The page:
The proper technique for drinking said sack has been dubbed “the goon lean back.” I’ve seen the goon lean back done in all manner of places from university classrooms to public transport and it never fails to impress me with it’s simple elegance.

It consists of leaning back in your chair with the goonsack held proudly above your head, glinting in the sunlight. Then you simply open the rubber nozzle and let a soft stream of warm, yellow liquid cascade through the air and into your waiting mouth.

Yeah, it’s about as disgusting as it sounds and if you thought I was describing something else say, urination, that was because that’s pretty much what it tastes like.

The debate over which flavor of goon is the least revolting is a heavy one. Friendships have been ruined and family ties destroyed over whether a dry white is better than a fruity white. However, there’s one thing that everyone can agree on, don’t drink red goon, EVER. I foolishly gave it a try once and the taste does not bear a description.

When it comes to goon my personal favorite is called fruity lexia. The appeal of fruity lexia is twofold. First and foremost is its strong, masculine name. The second is a simple little rhyme that goes “fruity lexia makes you sexia.” Despite its grammatical errors the idea of becoming “sexia” with every sip has always been a big encouragement while I try to choke it down.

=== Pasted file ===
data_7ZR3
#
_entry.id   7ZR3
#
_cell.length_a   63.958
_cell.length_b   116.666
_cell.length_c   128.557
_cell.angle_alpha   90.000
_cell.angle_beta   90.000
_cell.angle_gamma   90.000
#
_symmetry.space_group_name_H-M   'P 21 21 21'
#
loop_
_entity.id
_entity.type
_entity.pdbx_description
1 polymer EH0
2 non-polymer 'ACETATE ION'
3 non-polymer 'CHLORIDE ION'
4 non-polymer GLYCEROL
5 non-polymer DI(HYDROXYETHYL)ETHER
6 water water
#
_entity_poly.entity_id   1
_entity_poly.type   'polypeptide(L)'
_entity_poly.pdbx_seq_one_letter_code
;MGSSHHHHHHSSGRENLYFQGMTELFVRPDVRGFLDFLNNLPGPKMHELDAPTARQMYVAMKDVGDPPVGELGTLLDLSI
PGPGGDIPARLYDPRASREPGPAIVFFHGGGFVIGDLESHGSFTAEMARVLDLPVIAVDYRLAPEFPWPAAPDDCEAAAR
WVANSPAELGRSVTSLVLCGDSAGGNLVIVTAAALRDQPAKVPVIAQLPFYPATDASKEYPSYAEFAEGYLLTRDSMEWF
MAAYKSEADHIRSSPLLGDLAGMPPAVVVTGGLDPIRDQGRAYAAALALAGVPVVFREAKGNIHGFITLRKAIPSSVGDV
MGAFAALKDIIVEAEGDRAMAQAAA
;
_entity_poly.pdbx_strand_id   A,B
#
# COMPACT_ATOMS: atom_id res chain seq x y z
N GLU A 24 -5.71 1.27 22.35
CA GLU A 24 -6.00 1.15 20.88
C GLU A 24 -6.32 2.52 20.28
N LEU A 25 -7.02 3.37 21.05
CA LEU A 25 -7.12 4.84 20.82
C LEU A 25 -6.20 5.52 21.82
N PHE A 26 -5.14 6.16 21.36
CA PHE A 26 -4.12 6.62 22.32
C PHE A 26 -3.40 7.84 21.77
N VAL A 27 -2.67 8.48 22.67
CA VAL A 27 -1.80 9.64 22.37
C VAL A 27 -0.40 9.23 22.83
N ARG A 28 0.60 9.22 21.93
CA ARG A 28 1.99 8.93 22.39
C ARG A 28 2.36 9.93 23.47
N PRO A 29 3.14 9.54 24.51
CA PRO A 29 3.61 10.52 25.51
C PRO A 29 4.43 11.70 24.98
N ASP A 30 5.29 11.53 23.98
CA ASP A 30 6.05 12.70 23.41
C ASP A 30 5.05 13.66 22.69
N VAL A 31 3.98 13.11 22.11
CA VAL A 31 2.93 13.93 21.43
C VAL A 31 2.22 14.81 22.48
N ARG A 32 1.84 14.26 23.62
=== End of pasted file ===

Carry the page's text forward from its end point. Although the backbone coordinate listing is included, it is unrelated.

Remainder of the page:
Besides the goon lean back there are a variety of other drinking games that one can do with a goonsack. “Slap the Goon” is a popular activity. It consists of you guessed it! Slapping the goon sack before you drink. Another popular goon based activity is called “Goon-of-Fortune” or “Wheel-of-Goon.” It’s a simple game based off of the popular game show Wheel of Fortune. Goonsacks are attached to a revolving clothesline, which is then spun. Whoever the goonsack stops in front of then has to take a drink. It’s as simple as that. You can watch a video with some hip Aussie youth playing Goon-of-Fortune here.

If you ever find yourself in Australia I encourage you to give goon a try, it’s a university tradition. That being said please remember to always drink responsibly and make good choices. Otherwise you could end up like this guy.

This is an Australian postman or “postie.” They fly around on these little 110cc Hondas. Just one more thing that makes Australia amazing.

This is an Australian postman or “postie.” They fly around on these little 110cc Hondas. Just one more thing that makes Australia amazing.

A Brief Guide to Aussie Slang

One of the most attractive things about Australians is their accent, right? Well here, in no particular order, is a quick guide to Australian slang so the next time you find yourself in conversation with a gorgeous somebody from Down Under you’ll actually be able to understand what they’re saying.. kind of.

Larrikin –someone who jokes around, deadbeat, doesn’t take life seriously

Whinging - complaining about something